1997-98
NEW MEXICO
HIGH SCHOOL
SUPERCOMPUTING
CHALLENGE

Interim Report


Team Number: 030
School Name: Kirtland Central
Area of Science: Environmental Science
Project Title: Acid Rain: Rate Of Diffusion
Project Abstract: http://mode.lanl.k12.nm.us/97.98/abstracts/030.html
Interim Report: http://mode.lanl.k12.nm.us/97.98/interims/030.html
Final Report: http://mode.lanl.k12.nm.us/97.98/finalreports/030/finalreport.html

Acid Rain: Rate of Diffusion

One of the most serious impacts of acid precipitation is on forests and soils. One of the main causes of acid rain is sulphur dioxide. Natural sources which make this gas are volcanoes, sea spray , rotting vegetation and plankton. However, the burning of fossil fuels, such as coal and oil, are largely to be blamed for about half of the emissions of this gas in the world. When sulphur dioxide reaches the atmosphere, it first forms a sulphate ion. It then becomes sulphuric acid as it joins with hydrogen atoms in the air and falls back down to earth. Oxidation occurs the most in clouds and especially in heavily polluted air where other compounds such as ammonia and ozone help to catalyze the reaction, converting more sulphur dioxide to sulphuric acid. However, not all of the sulphur dioxide is converted to sulphuric acid. In fact, a substantial amount can float up into the atmosphere, move over to another area and return to earth as sulphur dioxide.

The proposed idea for out project was the effect of acid rain on the soil. However, after attending the Glorieta Conference, we realized this was just not suitable enough for a Supercomputing Project.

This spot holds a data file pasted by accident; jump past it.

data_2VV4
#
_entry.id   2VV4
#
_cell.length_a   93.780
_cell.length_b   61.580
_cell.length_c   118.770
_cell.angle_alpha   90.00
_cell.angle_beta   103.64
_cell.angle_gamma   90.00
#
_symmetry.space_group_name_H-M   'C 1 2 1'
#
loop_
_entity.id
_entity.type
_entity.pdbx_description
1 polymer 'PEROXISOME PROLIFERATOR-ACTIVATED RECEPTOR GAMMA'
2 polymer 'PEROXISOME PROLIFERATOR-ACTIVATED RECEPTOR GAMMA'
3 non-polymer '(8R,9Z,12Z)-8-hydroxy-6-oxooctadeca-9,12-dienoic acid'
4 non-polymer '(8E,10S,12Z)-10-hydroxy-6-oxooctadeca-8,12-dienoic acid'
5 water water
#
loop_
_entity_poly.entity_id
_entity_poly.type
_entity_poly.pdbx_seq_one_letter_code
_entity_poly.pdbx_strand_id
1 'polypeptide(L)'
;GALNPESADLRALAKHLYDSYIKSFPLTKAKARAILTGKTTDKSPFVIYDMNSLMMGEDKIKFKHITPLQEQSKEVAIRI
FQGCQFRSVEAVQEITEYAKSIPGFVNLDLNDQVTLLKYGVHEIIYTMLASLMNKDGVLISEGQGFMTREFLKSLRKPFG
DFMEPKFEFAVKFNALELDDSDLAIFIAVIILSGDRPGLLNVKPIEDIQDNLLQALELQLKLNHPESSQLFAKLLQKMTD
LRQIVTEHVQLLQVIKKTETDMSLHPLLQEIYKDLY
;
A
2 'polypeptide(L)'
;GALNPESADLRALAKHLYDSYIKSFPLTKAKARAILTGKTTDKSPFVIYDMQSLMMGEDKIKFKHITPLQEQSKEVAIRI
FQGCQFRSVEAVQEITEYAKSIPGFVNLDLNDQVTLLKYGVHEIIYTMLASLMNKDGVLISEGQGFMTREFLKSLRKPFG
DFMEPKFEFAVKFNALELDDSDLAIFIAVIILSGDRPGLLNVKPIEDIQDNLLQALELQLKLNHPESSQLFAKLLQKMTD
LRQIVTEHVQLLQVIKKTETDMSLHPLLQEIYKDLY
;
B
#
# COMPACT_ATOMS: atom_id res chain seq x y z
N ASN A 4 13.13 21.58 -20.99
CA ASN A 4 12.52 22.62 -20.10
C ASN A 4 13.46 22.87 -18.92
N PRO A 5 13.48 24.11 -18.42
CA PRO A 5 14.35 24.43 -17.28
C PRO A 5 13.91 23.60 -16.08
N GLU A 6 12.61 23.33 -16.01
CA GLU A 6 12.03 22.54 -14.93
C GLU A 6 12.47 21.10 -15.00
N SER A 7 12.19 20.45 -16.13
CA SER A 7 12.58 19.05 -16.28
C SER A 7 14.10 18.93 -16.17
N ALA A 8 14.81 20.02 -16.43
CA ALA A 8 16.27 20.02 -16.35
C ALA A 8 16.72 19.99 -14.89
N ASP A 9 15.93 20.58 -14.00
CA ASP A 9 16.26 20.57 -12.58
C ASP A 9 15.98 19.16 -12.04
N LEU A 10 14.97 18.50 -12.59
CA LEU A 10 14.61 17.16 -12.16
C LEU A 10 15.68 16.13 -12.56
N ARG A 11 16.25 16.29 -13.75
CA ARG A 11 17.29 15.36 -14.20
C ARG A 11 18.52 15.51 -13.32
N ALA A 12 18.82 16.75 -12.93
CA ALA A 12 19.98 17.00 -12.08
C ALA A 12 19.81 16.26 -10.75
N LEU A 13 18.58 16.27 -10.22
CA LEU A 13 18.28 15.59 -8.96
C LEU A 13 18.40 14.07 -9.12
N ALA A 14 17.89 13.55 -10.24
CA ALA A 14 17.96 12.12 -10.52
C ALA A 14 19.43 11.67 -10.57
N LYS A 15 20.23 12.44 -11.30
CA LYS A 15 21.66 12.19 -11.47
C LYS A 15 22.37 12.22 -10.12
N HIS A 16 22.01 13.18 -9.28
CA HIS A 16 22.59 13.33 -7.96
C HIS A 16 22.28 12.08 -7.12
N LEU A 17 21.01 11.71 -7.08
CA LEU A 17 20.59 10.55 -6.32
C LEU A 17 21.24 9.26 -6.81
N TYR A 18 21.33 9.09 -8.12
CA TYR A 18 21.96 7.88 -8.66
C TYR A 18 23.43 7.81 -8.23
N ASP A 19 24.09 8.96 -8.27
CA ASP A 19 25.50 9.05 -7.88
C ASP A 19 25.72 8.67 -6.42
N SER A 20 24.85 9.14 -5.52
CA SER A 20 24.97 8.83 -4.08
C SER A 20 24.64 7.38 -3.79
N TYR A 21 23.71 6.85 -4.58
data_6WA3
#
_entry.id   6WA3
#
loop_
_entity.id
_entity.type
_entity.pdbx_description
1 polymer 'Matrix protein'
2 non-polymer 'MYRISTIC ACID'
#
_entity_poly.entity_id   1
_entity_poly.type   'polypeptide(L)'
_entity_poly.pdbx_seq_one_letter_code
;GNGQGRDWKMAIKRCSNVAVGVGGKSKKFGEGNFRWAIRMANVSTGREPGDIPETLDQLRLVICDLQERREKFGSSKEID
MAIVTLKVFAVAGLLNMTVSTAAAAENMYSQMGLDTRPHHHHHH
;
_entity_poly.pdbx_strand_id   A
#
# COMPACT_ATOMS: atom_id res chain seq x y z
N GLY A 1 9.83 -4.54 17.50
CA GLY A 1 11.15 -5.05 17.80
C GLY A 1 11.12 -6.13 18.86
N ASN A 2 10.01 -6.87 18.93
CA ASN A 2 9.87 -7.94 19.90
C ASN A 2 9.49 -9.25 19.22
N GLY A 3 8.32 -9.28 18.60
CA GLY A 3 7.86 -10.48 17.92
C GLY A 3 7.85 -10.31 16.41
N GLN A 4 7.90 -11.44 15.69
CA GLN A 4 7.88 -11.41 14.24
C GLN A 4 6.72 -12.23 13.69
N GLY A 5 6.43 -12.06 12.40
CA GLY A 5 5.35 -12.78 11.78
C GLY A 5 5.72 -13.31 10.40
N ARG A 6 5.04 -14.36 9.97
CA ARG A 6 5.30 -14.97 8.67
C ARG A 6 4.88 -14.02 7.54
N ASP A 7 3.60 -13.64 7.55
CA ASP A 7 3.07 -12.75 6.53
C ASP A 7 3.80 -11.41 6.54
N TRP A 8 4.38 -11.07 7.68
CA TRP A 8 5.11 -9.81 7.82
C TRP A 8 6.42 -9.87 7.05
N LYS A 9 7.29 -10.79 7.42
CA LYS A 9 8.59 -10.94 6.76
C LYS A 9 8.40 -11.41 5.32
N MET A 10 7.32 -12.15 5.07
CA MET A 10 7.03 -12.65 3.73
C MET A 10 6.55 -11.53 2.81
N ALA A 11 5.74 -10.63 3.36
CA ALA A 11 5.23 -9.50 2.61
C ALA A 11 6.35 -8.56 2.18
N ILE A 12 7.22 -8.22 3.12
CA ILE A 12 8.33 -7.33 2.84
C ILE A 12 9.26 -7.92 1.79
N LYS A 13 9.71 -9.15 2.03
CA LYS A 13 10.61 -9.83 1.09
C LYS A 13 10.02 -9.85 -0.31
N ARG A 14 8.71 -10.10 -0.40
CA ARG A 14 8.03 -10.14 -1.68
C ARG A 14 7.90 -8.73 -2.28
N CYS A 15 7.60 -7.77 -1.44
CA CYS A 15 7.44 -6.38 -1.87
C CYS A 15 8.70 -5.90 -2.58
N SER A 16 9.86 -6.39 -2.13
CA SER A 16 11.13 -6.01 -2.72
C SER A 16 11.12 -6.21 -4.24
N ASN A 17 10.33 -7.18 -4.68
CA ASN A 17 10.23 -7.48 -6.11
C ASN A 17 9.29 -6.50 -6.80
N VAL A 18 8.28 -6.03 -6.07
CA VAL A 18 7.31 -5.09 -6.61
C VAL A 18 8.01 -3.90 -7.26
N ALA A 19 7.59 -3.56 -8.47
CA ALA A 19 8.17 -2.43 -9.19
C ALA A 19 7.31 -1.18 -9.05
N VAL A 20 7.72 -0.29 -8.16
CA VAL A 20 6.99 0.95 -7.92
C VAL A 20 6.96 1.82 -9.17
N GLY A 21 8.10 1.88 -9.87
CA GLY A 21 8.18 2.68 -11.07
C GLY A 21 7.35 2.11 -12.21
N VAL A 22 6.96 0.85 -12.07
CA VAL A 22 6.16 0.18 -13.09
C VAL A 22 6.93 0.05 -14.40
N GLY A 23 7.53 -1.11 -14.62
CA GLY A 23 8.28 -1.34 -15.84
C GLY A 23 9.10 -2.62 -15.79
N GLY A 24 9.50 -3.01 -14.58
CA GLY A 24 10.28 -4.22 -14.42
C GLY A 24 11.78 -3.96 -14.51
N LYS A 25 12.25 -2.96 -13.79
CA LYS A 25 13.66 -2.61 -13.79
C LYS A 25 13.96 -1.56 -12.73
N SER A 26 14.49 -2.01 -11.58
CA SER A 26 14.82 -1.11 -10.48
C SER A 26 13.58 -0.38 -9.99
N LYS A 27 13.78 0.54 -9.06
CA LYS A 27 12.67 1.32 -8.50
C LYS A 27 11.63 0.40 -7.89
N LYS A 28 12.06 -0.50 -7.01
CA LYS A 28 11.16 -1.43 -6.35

After first realizing that we must narrow down our project, we were able to start our research and development. A few members looked around in books, magazine articles, and used the computer to find out exactly what acid rain was and how it affected the earth. The rest of the members were able to find a Chemistry teacher willing to help with the experimental portion of the project.

By finding an appropriate definition of our subject, the project began to come to life. First of all, Kirtland is not exactly flowing with acid rain. Mr. Haroldson, the Chemistry teacher, pointed out that in order to observe acid rain, we must be able to make our own acid rain. Several samples of soil must be used in order to determine the rate of diffusion of acid rain. The types of soil planning to be used are still in question. The number of soil samples is probably going to be about 4 or 6. The area of diffusion will probably be as small as possible. The diffusion will be measured horizontally and vertically. The experiment will be performed enough times to obtain usable or constant data. The amount of acid rain will be kept constant. For the scientific portion of our project, much discussion and research is still needed.

In order to successfully accomplish the Supercomputing Challenge, one must have knowledge of computers themselves. In order to obtain this knowledge, our team members are currently enrolled in a Computer Programming class. Our sponsor, Mrs. Janet Clafton is working hard to teach C++ Programming. We are just beginning, however, we are fast learners and are prepared to complete the computer program needed to participate in the challenge. Not as much research has been done on the C++ Programming section because we are learning as we go.

In conclusion, we hope our project turns out as great as we expect it to be. We are fully committed and excited to continue our project.

Team Members:

Sponsoring Teacher(s):

Project Advisor(s):


New Mexico High School Supercomputing Challenge
http://mode.lanl.k12.nm.us